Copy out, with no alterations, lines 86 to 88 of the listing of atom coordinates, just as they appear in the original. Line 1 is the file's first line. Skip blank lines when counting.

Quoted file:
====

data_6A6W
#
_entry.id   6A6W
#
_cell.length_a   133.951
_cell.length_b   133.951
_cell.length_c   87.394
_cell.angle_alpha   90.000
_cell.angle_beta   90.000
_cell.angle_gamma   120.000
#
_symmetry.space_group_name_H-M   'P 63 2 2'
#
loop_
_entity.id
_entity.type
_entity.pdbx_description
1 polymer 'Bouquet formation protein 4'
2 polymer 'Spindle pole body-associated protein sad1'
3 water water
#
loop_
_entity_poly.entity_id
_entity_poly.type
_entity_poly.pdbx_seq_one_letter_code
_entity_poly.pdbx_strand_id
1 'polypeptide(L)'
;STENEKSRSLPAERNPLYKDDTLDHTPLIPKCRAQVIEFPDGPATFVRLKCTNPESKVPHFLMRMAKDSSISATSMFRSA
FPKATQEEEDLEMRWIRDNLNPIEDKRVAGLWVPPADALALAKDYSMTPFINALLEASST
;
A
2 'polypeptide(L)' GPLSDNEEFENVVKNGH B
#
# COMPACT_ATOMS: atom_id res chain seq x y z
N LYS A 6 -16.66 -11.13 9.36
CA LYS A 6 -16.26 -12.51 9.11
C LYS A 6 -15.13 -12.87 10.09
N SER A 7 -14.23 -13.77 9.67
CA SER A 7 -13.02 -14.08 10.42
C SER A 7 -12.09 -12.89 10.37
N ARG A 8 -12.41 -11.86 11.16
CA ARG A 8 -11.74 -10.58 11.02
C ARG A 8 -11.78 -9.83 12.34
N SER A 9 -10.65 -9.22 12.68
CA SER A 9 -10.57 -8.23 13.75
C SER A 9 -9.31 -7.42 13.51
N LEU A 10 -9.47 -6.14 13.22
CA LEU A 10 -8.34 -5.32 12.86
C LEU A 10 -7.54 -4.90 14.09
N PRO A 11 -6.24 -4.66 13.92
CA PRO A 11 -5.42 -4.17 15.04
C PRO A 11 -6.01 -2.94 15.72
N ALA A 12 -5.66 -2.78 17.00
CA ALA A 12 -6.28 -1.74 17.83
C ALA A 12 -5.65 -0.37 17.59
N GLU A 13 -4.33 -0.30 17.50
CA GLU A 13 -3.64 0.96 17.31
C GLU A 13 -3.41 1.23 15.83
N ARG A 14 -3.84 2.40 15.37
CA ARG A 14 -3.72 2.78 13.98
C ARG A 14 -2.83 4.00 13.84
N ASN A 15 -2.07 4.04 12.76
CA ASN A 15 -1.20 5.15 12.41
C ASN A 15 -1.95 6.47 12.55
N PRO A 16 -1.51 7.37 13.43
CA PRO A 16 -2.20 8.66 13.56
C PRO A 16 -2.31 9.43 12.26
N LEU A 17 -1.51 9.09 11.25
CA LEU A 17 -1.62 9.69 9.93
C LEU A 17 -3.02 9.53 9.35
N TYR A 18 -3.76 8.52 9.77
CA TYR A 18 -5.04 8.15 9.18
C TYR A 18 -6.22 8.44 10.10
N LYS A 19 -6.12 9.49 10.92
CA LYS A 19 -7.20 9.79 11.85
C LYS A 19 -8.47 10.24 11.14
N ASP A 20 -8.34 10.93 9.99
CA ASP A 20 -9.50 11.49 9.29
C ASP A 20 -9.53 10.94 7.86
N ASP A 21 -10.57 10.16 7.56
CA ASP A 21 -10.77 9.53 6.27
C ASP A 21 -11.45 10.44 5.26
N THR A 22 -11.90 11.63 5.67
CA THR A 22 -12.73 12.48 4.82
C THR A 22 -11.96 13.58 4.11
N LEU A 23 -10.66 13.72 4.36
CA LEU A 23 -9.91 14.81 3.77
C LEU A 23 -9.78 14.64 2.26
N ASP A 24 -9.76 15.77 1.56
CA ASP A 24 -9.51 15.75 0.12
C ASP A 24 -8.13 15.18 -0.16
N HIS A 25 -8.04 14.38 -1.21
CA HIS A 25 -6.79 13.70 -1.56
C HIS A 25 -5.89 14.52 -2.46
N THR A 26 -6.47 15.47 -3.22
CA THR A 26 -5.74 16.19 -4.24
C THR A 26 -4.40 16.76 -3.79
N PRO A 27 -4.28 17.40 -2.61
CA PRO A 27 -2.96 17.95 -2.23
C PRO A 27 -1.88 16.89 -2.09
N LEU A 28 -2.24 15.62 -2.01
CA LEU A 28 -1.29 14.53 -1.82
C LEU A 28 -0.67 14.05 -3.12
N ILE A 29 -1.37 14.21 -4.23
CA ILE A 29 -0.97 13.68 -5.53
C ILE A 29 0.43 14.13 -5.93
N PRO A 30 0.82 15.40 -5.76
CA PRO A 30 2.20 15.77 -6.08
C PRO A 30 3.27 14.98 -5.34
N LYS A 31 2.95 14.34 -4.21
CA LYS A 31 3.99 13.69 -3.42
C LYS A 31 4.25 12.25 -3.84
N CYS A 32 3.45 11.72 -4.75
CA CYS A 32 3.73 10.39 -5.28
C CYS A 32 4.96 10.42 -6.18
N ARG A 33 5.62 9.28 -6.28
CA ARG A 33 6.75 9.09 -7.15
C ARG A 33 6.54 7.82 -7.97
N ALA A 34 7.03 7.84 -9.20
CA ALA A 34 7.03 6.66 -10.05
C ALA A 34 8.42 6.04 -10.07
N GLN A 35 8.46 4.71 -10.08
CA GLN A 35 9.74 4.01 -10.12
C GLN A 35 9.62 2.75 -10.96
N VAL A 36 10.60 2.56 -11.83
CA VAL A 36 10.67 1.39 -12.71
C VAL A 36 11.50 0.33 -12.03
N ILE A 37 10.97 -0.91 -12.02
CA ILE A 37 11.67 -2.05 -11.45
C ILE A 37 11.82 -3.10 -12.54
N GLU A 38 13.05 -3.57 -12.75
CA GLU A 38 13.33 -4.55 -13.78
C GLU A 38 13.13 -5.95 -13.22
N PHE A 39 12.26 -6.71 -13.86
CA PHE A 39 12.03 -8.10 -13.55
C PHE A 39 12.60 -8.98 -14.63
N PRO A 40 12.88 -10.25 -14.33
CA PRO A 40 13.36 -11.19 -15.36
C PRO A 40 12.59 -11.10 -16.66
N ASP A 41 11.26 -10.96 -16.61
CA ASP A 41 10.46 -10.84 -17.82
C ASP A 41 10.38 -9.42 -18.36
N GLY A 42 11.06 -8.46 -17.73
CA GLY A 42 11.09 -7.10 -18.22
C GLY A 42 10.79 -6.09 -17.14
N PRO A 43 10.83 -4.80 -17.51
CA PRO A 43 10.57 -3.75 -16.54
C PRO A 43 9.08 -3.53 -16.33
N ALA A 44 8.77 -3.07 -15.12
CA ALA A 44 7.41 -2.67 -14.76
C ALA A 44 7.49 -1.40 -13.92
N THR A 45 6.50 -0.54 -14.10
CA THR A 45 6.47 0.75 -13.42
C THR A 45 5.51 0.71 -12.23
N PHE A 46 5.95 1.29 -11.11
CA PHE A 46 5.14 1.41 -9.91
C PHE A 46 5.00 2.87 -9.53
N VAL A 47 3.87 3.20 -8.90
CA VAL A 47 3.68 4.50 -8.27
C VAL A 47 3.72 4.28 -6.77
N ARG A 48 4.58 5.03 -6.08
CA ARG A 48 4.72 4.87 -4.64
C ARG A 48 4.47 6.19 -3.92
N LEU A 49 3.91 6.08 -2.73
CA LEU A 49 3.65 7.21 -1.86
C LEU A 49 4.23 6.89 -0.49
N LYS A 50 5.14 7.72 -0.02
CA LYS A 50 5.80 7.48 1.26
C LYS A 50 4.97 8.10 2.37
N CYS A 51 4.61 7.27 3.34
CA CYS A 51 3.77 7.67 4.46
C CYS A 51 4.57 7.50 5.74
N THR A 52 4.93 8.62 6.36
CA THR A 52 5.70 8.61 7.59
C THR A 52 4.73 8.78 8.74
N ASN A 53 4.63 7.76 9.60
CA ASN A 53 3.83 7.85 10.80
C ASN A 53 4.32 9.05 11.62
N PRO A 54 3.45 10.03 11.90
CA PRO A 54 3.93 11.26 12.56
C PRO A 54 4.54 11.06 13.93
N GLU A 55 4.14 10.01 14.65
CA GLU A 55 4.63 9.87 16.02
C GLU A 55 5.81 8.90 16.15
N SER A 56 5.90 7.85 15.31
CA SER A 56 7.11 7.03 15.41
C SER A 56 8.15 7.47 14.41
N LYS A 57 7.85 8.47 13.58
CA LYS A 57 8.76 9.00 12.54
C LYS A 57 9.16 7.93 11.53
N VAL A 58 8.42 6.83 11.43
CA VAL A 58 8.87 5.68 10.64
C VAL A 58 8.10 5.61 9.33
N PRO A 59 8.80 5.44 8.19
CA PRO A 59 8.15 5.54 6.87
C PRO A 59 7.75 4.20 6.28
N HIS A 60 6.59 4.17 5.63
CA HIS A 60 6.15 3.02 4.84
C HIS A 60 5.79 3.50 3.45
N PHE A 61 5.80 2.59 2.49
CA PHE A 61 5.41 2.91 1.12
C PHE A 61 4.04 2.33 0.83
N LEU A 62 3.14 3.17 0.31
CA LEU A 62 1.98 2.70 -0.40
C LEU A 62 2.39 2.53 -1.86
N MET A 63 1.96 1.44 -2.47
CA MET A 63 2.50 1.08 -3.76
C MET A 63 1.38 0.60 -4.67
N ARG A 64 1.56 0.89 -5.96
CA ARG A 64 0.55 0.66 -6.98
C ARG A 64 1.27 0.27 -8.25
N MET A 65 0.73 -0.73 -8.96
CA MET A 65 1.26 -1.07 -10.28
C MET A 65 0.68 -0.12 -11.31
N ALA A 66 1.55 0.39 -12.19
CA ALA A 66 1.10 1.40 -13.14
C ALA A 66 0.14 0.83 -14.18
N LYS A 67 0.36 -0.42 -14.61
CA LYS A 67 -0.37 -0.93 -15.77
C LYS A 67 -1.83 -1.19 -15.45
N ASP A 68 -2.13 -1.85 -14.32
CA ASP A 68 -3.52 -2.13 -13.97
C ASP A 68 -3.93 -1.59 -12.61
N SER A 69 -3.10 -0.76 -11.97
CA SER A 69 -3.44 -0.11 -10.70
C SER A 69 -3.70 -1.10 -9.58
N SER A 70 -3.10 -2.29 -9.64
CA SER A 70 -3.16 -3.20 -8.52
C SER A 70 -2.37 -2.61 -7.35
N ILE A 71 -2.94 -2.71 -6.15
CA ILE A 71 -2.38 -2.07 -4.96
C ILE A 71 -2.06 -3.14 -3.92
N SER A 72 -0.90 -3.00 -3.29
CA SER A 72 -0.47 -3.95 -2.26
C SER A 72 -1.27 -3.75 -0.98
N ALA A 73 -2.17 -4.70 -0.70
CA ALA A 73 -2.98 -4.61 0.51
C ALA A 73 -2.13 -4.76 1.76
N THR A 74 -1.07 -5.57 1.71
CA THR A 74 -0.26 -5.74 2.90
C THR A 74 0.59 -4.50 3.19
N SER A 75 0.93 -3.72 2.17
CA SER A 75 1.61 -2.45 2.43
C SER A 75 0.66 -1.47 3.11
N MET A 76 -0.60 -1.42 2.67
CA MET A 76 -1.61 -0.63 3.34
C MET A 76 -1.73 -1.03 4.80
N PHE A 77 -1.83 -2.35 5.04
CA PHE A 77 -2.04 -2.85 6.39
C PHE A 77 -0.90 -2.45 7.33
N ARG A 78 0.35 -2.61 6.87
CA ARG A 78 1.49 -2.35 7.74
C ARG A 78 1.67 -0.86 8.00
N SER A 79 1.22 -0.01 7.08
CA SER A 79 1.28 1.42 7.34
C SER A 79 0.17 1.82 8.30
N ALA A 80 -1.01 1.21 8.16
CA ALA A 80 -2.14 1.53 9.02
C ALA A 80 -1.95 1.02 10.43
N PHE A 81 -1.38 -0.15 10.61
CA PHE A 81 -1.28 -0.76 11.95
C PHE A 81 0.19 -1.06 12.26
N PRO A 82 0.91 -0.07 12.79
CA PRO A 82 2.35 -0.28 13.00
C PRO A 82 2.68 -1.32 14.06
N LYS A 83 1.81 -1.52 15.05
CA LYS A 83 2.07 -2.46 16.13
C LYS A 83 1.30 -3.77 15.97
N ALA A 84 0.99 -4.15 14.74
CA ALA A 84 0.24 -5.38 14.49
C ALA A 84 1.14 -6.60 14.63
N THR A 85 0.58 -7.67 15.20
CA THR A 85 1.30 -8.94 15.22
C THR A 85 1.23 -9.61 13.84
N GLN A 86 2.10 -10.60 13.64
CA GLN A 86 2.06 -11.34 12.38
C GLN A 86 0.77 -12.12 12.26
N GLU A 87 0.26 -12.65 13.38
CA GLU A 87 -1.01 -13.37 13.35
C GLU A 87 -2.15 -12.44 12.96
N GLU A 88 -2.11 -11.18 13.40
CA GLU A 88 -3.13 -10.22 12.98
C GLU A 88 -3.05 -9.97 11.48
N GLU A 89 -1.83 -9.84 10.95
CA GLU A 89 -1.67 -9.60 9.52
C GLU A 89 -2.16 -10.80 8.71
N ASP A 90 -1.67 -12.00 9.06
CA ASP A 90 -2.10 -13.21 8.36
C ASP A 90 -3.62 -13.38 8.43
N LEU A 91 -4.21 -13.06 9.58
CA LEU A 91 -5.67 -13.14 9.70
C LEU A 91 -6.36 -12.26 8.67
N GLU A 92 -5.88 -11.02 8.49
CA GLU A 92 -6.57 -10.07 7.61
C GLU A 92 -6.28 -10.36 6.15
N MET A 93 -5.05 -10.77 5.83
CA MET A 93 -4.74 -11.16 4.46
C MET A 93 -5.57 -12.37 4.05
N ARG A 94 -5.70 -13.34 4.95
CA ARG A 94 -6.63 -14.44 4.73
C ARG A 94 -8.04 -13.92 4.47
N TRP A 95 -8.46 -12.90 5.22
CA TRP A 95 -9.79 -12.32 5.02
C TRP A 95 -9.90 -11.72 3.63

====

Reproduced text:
N LEU A 23 -10.66 13.72 4.36
CA LEU A 23 -9.91 14.81 3.77
C LEU A 23 -9.78 14.64 2.26